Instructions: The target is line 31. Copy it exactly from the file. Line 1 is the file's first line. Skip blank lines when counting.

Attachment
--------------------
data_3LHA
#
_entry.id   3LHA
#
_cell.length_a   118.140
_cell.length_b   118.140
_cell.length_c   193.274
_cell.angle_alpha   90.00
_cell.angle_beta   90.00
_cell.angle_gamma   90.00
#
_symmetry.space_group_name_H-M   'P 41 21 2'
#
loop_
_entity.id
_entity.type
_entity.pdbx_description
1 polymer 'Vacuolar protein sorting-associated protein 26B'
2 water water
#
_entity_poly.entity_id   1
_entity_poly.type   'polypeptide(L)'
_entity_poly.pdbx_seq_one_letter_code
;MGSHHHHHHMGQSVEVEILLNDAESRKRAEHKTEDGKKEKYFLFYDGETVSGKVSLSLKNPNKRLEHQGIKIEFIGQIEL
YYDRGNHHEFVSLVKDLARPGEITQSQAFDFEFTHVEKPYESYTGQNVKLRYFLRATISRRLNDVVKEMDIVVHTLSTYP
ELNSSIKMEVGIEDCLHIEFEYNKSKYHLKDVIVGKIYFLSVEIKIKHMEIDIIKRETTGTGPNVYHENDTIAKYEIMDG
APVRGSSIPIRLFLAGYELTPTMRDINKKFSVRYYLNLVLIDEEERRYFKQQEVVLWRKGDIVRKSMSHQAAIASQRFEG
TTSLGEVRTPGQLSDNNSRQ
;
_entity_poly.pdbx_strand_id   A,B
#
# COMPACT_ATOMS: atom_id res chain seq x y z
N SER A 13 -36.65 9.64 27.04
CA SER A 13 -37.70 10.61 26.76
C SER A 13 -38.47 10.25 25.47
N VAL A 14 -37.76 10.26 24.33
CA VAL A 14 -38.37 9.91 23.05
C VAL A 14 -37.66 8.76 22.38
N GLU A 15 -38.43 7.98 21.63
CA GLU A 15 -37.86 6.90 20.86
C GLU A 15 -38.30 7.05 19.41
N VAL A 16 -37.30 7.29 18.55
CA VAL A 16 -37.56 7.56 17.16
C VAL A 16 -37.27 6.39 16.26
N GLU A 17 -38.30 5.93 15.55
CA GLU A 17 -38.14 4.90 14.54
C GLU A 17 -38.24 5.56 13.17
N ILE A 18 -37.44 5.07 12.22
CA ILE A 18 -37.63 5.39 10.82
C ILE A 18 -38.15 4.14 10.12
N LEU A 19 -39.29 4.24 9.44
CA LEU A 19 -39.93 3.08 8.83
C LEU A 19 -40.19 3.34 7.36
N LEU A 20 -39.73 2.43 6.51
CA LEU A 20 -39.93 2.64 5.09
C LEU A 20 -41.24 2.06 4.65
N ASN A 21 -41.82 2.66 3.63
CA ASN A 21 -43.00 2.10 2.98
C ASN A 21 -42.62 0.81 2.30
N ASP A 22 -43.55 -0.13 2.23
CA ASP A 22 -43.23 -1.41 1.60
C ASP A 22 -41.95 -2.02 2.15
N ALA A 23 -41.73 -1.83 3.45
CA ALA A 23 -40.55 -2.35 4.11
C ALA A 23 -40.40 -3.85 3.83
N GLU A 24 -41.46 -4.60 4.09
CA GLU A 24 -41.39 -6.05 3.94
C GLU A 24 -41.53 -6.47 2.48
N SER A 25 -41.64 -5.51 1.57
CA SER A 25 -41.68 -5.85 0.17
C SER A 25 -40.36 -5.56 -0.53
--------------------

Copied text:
#